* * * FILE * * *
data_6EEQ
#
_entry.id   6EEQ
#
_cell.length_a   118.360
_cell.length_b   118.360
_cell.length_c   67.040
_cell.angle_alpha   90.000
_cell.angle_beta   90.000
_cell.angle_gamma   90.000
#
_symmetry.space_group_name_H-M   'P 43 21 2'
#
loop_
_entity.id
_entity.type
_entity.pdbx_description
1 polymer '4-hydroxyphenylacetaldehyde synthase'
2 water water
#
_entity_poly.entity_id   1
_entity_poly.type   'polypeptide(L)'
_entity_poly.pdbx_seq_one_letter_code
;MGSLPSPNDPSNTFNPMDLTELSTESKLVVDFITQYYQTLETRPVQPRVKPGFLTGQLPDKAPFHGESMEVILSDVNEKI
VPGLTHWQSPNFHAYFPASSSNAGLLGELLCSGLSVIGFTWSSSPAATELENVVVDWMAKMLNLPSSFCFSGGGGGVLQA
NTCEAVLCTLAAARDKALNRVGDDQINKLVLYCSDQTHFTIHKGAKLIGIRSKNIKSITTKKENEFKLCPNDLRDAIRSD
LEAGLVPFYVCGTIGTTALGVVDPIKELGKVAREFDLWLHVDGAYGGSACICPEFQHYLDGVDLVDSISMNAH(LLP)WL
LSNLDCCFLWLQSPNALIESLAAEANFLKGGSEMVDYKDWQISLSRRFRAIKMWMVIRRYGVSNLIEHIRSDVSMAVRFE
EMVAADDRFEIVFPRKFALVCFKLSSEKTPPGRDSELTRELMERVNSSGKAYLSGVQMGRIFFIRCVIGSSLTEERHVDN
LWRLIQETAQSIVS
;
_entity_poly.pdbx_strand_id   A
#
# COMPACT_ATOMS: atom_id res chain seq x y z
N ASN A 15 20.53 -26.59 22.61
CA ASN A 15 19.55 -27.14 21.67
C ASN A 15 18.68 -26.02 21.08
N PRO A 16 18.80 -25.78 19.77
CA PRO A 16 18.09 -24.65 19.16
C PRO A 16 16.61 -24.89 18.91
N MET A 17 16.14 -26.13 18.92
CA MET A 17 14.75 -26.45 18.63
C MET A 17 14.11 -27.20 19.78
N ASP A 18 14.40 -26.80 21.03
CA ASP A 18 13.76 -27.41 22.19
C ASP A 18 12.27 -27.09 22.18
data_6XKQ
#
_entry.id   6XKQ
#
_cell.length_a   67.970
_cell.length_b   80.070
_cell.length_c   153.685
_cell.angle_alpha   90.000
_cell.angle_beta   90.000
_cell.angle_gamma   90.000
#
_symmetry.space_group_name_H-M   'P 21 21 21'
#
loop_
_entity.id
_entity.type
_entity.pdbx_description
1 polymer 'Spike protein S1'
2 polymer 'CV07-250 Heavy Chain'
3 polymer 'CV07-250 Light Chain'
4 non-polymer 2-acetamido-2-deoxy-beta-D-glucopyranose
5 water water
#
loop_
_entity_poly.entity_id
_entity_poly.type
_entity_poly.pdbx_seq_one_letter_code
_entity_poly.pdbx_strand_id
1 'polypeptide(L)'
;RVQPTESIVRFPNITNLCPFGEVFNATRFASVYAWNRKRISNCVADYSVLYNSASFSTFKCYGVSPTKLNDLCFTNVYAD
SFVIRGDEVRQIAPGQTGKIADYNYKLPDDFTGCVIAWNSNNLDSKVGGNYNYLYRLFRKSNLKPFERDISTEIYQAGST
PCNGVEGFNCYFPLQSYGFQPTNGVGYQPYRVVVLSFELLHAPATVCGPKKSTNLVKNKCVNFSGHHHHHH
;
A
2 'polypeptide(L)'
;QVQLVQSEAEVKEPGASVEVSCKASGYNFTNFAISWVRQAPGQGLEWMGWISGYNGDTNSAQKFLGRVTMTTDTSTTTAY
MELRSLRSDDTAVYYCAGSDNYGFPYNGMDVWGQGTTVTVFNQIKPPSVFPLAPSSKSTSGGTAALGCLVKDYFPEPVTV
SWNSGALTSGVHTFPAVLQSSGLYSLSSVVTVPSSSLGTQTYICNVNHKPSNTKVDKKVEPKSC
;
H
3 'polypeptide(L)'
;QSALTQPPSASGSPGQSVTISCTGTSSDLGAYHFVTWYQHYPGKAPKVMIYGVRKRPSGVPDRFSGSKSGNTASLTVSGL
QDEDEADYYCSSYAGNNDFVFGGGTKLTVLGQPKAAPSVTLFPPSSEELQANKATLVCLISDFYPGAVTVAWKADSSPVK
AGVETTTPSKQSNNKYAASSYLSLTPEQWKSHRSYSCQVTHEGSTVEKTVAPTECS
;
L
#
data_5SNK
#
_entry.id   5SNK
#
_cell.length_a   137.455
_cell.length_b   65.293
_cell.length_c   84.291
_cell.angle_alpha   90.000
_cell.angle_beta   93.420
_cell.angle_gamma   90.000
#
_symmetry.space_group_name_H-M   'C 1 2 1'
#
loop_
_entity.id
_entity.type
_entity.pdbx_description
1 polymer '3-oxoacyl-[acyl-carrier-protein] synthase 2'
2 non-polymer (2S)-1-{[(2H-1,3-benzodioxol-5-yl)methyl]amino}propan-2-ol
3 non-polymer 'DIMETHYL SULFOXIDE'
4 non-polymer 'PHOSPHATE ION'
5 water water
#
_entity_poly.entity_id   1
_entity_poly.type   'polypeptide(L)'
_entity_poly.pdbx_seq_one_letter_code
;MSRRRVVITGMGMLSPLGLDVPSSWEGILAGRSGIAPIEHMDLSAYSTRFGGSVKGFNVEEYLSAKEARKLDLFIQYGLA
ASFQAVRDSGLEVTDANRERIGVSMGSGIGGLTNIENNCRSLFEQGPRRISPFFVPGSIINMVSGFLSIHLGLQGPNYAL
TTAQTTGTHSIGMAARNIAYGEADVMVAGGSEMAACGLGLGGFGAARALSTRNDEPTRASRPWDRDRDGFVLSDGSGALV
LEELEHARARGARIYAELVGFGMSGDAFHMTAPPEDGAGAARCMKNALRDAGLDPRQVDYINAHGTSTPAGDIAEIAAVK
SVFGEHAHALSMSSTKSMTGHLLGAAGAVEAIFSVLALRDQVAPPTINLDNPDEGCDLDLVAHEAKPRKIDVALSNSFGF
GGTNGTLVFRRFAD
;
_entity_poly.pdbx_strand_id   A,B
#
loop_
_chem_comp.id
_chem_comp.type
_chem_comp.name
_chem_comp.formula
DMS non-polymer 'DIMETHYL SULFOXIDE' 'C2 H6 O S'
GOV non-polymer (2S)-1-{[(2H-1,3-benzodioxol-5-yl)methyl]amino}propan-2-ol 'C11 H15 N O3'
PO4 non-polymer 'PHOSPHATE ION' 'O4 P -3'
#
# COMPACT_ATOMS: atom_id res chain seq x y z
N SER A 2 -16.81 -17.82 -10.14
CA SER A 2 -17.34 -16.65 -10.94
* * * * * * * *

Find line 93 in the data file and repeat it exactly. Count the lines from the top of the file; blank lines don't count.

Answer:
#